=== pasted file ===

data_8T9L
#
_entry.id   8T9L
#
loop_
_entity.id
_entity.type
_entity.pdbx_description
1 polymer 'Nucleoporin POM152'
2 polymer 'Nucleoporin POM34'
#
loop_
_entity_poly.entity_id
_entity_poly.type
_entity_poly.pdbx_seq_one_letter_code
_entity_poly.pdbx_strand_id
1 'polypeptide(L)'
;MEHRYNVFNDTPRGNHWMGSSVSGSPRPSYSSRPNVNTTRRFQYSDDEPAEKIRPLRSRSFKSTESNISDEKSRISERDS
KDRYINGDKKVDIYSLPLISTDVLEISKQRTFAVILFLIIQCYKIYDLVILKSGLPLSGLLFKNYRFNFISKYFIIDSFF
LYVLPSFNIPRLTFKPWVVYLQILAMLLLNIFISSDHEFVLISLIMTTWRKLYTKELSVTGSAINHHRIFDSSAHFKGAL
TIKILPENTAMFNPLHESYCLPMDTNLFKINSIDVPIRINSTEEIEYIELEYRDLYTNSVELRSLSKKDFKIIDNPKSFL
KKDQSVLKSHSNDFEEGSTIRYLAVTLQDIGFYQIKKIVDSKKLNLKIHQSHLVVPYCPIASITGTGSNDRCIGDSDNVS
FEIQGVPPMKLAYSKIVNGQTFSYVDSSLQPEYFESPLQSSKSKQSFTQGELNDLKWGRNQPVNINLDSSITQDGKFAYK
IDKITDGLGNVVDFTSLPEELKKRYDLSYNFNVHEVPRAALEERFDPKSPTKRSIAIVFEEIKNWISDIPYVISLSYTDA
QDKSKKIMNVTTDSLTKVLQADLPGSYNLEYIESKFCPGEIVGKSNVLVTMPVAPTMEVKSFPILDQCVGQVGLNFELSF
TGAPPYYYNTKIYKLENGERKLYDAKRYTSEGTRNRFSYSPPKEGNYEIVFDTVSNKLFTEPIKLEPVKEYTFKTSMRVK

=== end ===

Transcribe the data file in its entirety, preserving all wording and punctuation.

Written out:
data_8T9L
#
_entry.id   8T9L
#
loop_
_entity.id
_entity.type
_entity.pdbx_description
1 polymer 'Nucleoporin POM152'
2 polymer 'Nucleoporin POM34'
#
loop_
_entity_poly.entity_id
_entity_poly.type
_entity_poly.pdbx_seq_one_letter_code
_entity_poly.pdbx_strand_id
1 'polypeptide(L)'
;MEHRYNVFNDTPRGNHWMGSSVSGSPRPSYSSRPNVNTTRRFQYSDDEPAEKIRPLRSRSFKSTESNISDEKSRISERDS
KDRYINGDKKVDIYSLPLISTDVLEISKQRTFAVILFLIIQCYKIYDLVILKSGLPLSGLLFKNYRFNFISKYFIIDSFF
LYVLPSFNIPRLTFKPWVVYLQILAMLLLNIFISSDHEFVLISLIMTTWRKLYTKELSVTGSAINHHRIFDSSAHFKGAL
TIKILPENTAMFNPLHESYCLPMDTNLFKINSIDVPIRINSTEEIEYIELEYRDLYTNSVELRSLSKKDFKIIDNPKSFL
KKDQSVLKSHSNDFEEGSTIRYLAVTLQDIGFYQIKKIVDSKKLNLKIHQSHLVVPYCPIASITGTGSNDRCIGDSDNVS
FEIQGVPPMKLAYSKIVNGQTFSYVDSSLQPEYFESPLQSSKSKQSFTQGELNDLKWGRNQPVNINLDSSITQDGKFAYK
IDKITDGLGNVVDFTSLPEELKKRYDLSYNFNVHEVPRAALEERFDPKSPTKRSIAIVFEEIKNWISDIPYVISLSYTDA
QDKSKKIMNVTTDSLTKVLQADLPGSYNLEYIESKFCPGEIVGKSNVLVTMPVAPTMEVKSFPILDQCVGQVGLNFELSF
TGAPPYYYNTKIYKLENGERKLYDAKRYTSEGTRNRFSYSPPKEGNYEIVFDTVSNKLFTEPIKLEPVKEYTFKTSMRVK